Family & Relationships

7 Tips to Keep Your Child Safe from Cyberbullying

  • 3 Minute Read
  • Shares

Cyberbullying is more than just “kids being kids.” While it generally starts as a face-to-face encounter with someone the victim knows, texts and social media can quickly and easily evolve into widespread harassment and public humiliation. Cyberbullying occurs in many forms, from sending mean messages or threats, spreading rumors, posting unflattering pictures or pretending to be someone else.

Young people need to understand the consequences of what they post online. Sharing personal information via social networks, text message or other online activity is an easy way to ensure that online safety has been compromised.

Even something intended as a joke could reflect badly on them when they later apply for college or a job. And if remarks are intended to hurt or harass someone, the sender could run afoul of the terms and conditions set forth by service providers or social platforms. As laws in every state become more strict, cyberbullies – and their parents – are more frequently facing legal charges for harassment.

To better protect your children and make sure they’re staying safe, talk to them and find out more about their experiences with cyberbullying. Consider these tips a way to start the conversation and stay safer online.

  1. Once your child has a personal phone or social media account, it’s time to explain the consequences of what’s posted. Set – and keep – boundaries that consider loss of phone or computer privileges if damaging pictures or messages are posted or forwarded.
  2. Make sure teens know that what goes online, stays online. Any electronic message is, or can be, made public very easily. If you don’t want everyone to know, don’t send it online. Better yet, follow the old adage: if you’d be embarrassed if it was published on the front page of the newspaper, then don’t write it.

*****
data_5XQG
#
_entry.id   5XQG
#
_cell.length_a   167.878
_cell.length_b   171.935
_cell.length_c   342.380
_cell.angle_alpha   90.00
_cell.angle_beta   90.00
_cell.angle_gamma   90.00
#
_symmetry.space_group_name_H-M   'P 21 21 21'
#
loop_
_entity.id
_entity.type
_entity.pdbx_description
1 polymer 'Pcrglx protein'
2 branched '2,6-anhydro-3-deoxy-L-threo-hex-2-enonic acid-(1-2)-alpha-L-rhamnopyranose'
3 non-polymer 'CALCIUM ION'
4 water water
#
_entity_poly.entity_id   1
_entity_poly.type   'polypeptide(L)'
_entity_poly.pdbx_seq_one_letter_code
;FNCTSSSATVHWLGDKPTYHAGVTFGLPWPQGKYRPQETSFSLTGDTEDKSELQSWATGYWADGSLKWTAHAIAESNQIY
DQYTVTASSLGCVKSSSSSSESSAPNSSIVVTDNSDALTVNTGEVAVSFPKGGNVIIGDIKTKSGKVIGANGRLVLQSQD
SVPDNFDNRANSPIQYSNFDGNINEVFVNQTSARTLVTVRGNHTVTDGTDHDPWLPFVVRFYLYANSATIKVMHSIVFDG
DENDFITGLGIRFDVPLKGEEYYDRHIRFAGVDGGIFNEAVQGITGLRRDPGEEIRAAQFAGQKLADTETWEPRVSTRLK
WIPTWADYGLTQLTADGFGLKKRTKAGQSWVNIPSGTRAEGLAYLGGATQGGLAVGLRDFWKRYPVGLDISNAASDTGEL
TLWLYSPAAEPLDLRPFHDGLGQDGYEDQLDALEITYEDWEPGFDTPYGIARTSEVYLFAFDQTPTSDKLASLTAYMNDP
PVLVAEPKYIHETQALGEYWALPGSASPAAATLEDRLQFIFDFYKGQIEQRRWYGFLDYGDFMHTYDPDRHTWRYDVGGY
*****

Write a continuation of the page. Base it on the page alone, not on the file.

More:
3. Encourage your children to tell an adult if they see cyberbullying happen. Let them know they will not be punished if they are the victim and reassure them that being bullied is not their fault.
  4. If your child is harassed, keep all cyberbullying messages as proof. Depending on the severity of the message, parents may want to involve the school or the police.
  5. If necessary, block the person who is sending harassing messages. You may also need to get a new phone number or email address and be cautious about who knows the new contact information.
  6. Make sure teens never share passwords with anyone except a parent. Don’t write it down or keep it in a place where others could find it.
  7. Parents may want to store electronics in a shared space such as a family room and limit internet access in kids’ rooms. It’s also important to have times when everyone simply turns off all the technology. Consider setting boundaries at mealtime or a certain time in the evening when everyone turns off cell phones, tablets and computers.

As a parent or guardian, it’s important to watch for warning signs that someone you know is being bullied online. If your child is a victim of cyberbullying, document the behavior and report it to school or law enforcement immediately.

Need legal advice? ARAG is here for you. Family is what’s important, so don’t let the financial and emotional stress of finding a lawyer stop you from getting help. If your employer doesn’t offer legal insurance, Legal Now may be able to help.

Learn More

Resources

All Learning Center Topics

View all Learning Center topics.

Legal Glossary

Find definitions of legal terms.